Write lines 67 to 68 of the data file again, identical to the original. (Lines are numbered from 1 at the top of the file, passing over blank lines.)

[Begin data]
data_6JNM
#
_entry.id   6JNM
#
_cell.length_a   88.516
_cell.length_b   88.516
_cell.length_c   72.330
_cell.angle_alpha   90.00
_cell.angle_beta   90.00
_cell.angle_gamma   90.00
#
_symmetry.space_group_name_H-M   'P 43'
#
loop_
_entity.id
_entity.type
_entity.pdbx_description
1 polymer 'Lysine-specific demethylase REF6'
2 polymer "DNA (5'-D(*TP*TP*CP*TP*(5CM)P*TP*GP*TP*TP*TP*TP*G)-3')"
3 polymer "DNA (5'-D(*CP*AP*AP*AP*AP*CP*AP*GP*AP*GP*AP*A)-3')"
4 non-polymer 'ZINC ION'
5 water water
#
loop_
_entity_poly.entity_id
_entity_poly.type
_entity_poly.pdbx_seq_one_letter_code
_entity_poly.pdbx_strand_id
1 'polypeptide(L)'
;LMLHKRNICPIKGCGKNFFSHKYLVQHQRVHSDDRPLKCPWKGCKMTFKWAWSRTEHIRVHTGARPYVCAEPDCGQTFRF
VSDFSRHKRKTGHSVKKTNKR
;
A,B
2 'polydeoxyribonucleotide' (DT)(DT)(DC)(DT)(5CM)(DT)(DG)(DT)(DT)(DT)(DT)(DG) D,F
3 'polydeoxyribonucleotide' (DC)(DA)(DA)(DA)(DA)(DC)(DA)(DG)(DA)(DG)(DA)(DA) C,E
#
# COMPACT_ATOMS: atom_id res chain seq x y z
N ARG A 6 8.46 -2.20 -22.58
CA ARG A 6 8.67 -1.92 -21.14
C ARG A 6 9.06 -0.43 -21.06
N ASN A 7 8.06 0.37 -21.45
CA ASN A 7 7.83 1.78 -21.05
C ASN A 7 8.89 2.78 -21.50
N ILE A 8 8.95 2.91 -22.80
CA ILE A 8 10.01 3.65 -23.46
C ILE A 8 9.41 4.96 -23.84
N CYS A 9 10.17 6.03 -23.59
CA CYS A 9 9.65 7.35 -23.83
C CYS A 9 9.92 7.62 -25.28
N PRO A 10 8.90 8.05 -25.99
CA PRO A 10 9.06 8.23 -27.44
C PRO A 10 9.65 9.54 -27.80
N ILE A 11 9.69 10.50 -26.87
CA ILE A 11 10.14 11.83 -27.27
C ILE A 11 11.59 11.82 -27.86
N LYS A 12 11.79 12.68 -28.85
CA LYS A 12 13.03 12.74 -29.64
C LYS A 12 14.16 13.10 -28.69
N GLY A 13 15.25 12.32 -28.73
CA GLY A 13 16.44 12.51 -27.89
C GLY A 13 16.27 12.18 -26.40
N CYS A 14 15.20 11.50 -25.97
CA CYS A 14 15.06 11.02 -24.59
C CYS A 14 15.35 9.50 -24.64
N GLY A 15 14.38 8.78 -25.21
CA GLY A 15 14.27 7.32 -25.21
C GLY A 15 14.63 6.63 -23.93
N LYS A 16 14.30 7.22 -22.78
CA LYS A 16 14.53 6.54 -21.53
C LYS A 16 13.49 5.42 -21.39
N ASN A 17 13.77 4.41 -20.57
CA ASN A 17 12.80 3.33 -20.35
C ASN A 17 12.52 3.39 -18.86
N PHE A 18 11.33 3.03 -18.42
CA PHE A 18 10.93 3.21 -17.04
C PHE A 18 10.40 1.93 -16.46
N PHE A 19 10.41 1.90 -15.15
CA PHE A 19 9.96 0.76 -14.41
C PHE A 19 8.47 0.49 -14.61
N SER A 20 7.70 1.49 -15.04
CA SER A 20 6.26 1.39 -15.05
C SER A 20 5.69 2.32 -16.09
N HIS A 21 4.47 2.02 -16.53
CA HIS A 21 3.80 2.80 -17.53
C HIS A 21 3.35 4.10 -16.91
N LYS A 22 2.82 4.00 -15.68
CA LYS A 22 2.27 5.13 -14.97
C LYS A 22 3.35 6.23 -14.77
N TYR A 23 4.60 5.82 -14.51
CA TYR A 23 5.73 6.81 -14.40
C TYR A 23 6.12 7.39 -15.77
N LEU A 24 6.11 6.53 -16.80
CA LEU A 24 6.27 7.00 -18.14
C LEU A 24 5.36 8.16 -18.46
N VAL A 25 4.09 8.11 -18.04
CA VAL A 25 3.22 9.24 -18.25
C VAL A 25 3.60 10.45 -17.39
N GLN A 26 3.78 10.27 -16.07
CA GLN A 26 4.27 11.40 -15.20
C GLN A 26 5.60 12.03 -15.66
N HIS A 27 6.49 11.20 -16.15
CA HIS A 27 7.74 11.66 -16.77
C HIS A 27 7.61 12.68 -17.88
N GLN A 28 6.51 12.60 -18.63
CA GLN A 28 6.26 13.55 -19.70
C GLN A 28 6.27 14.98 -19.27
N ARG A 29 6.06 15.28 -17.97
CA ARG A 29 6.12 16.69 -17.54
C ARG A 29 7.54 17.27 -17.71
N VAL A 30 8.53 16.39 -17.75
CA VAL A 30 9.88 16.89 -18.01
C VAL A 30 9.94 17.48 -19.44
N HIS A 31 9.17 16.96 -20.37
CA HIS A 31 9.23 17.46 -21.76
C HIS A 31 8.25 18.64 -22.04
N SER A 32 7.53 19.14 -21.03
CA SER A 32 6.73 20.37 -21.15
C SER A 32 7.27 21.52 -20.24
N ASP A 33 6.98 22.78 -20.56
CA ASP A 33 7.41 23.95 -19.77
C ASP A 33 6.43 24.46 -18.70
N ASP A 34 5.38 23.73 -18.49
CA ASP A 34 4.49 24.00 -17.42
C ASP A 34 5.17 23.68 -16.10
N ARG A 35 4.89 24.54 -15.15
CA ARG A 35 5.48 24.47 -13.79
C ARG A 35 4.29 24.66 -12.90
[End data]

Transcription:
C GLY A 15 14.63 6.63 -23.93
N LYS A 16 14.30 7.22 -22.78